With M&A transactions typically involving equity investments, investors are increasingly entering into valuation adjustment mechanisms (VAMs) to reduce their risks and recover returns. The Supreme People’s Court (SPC) on 8 November 2019 released its Minutes of the National Work Conference on Civil and Commercial Adjudication by Courts, which defines a VAM as an agreement designed between an investor and a financier when they are reaching an equity-financing agreement, the objective of which is to adjust future valuation of the target company by addressing uncertainty in its development, information asymmetry and agency costs, which includes equity buybacks, monetary compensation, etc.
Before the minutes were issued, there was no consensus on the recognition of the validity of VAMs in judicial precedent or arbitration cases. In the minutes, the SPC formulates handling rules to guide adjudication of the validity of VAMs, particularly those entered into between investors and target companies. But what do these rules tell us about how to ensure VAMs comply with the current judicial guiding opinions?
Validity and performance
With respect to the validity of a VAM, regardless of whether the investor is dealing with the target company, its shareholders, or its actual controller, or any combination of these, there are no statutory grounds that automatically make its provisions invalid. That is to say, if the VAM does not harm the national interest, collective interests, the interests of third parties or the public interest, and does not violate the mandatory provisions of laws or administrative regulations, it should be found to be valid.
If a party to a dispute claims that a VAM is invalid solely on the grounds that it provides for an equity buyback or monetary compensation, the court should dismiss such a claim.
With respect to the performance of a VAM, if the investor, as a shareholder of the target company, aims to require the original shareholders and/or the actual controller of the target company to buy back equity equivalent to its investment percentage, and/or make up the shortfall in its investment returns, this is, in essence, a relative claim, and there is no legal impediment to its performance.
If the investor aims to require the target company to make up the shortfall in its investment returns, the court will reject or partially uphold the claim pursuant to the mandatory provision of article 35, that “shareholders may not illegally withdraw their capital contributions”, and the profit distribution provision of article 166 of the Company Law and depending on whether the target company has any profits.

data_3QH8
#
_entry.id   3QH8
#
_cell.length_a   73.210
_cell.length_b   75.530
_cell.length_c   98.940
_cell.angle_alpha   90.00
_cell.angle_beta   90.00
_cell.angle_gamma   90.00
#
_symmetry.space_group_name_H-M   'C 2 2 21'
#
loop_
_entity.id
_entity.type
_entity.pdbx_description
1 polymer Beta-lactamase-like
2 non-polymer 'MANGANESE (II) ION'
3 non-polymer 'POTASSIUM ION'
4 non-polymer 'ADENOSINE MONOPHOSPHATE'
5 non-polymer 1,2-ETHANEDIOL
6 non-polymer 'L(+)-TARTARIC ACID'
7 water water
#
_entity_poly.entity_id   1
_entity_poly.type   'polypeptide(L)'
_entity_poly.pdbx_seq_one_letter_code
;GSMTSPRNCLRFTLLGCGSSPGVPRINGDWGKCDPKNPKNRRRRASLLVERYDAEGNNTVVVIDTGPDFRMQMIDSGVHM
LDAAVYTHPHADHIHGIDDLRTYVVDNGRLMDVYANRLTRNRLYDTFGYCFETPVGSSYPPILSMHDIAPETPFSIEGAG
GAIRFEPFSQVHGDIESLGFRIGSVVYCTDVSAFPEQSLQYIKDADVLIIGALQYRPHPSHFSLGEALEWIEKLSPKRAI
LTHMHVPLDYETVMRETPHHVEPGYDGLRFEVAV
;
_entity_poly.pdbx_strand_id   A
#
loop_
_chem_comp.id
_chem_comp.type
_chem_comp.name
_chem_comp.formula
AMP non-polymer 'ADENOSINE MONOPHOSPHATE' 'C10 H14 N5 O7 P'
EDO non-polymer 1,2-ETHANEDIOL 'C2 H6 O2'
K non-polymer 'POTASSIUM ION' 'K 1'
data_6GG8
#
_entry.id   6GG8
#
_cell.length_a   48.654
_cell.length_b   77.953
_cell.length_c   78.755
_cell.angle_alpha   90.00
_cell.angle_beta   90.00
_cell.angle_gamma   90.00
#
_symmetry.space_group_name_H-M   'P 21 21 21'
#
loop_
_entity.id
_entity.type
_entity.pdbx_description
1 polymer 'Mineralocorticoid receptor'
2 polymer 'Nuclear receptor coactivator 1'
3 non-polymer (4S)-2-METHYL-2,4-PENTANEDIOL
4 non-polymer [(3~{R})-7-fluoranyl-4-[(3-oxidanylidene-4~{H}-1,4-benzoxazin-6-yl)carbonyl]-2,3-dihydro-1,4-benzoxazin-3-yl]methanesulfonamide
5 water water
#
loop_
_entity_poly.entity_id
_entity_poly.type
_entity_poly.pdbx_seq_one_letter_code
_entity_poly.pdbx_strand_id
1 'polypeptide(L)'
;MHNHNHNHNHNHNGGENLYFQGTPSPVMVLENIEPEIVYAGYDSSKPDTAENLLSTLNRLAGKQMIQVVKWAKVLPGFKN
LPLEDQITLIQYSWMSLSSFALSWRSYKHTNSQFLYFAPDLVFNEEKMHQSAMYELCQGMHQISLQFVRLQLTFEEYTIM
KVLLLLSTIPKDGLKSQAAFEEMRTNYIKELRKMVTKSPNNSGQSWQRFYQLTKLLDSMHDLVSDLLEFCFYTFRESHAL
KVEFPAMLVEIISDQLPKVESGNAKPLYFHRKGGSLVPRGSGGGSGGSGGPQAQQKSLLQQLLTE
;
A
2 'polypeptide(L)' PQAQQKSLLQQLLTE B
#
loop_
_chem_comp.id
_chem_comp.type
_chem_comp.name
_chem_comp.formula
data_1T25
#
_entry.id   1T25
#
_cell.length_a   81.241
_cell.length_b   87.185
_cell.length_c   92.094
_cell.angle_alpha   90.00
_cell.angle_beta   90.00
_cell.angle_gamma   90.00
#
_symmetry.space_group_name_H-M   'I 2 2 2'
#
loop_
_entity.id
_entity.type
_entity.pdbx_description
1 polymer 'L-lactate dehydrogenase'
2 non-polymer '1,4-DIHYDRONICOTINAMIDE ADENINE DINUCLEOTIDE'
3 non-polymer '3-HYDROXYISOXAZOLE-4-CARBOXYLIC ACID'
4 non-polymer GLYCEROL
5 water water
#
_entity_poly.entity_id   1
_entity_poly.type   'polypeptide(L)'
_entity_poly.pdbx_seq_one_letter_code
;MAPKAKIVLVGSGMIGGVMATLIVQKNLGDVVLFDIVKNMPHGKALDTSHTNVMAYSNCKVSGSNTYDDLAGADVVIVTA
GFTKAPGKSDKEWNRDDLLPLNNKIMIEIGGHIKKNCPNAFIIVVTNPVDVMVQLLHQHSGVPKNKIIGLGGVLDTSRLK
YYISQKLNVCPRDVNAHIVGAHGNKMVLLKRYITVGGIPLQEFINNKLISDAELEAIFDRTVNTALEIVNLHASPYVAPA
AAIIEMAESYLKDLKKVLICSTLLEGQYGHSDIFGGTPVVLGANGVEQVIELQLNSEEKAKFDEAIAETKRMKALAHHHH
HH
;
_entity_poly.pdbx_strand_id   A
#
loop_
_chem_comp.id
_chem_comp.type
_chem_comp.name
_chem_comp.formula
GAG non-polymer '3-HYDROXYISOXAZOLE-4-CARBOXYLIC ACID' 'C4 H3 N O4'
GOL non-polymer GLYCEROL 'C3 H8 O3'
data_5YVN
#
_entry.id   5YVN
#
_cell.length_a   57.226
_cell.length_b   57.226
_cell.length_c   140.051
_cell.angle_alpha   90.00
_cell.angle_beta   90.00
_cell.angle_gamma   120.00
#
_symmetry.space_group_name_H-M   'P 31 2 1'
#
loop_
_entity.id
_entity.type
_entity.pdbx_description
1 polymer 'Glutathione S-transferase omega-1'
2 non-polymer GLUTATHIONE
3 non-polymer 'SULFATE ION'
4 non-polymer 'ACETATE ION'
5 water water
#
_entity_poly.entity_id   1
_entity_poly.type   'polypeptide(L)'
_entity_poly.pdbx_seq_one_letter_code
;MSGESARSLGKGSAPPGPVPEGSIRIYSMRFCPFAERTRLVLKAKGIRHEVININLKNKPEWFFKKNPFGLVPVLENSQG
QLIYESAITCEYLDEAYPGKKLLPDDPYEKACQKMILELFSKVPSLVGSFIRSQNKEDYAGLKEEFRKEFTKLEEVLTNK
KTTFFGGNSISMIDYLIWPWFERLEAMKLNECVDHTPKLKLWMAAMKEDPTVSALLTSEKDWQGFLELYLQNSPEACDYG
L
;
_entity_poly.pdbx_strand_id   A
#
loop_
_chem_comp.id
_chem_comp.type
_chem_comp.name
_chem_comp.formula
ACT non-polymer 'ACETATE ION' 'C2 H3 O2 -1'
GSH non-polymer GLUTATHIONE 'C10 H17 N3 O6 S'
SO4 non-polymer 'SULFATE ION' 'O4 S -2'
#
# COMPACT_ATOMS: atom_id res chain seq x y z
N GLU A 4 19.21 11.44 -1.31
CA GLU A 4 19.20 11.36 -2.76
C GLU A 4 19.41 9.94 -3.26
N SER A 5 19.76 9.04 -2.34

If the investor aims to require the target company to buy back equity equivalent to its investment percentage, the court is required to conduct a review in light of the mandatory provision of article 35, that “shareholders may not illegally withdraw their capital contributions”, and the restrictions on the acquisition of equity/shares by companies in article 142 of the Company Law, and if the target company has not completed the procedure for reducing its registered capital, it is required to reject the investor’s claim.
It is incumbent upon an investor to enter into a VAM with a qualified counterparty. The minutes set the rules for handling the entry into a VAM by an investor and a target company and strictly distinguish between the “validity” and “performability” of a VAM, that is, even if the agreement is valid, the performance of the VAM commitment is required to comply with the mandatory provision of the Company Law on the buyback of equity/shares or profit distribution.
Accordingly, in order to better realise a VAM clause, when entering into an investment agreement with VAM provisions, the investor should preferentially select the target company’s shareholders, actual controller or connected parties as the party to perform the buyback/compensation obligation of the VAM clause.
If selection of the target company as the party to perform the buyback/compensation obligation of the VAM clause is necessary, consideration needs to be given to the probability of performance of the VAM clause in light of the relevant mandatory provisions of the Company Law.
For example, the investor and financier could further provide for a procedure for reducing the target company’s capital in the VAM and simultaneously amend the company’s articles of association to that effect. To avoid a capital reduction before proceeding with the buyback procedure, the investor could also set a VAM clause that substitutes “equity compensation” by the target company instead of an “equity buyback”.
It is reasonable to set milestones. Due to such issues and obstacles as information asymmetry, uncertain future development, etc., that exist in the course of establishing a VAM investment relationship with a financier, the investor necessarily finds itself in the position of being unable to fully confirm the risks of the investment and its chance of success.
Accordingly, referring to the Model Legal Documents for Venture Capital Investment compiled by the US National Venture Capital Association, domestic investors may draw upon the staged finance mechanism and provide in the VAM for achievement of its goals in stages.
For example, the initial goal is set in the first stage, the second stage interim goal is set based on the completion of the first stage initial goal and, finally, the third stage ultimate goal is set based on the completion of the second stage interim goal.
The advantage of setting the milestones is that if the VAM proves successful, the investor can gradually increase its investment and the financier can continuously obtain financial support; and if the VAM fails, the investor can promptly stop its losses, thus preventing a continuing increase in the risk of the investment failing.
Tang Sulan is an associate at East & Concord Partners
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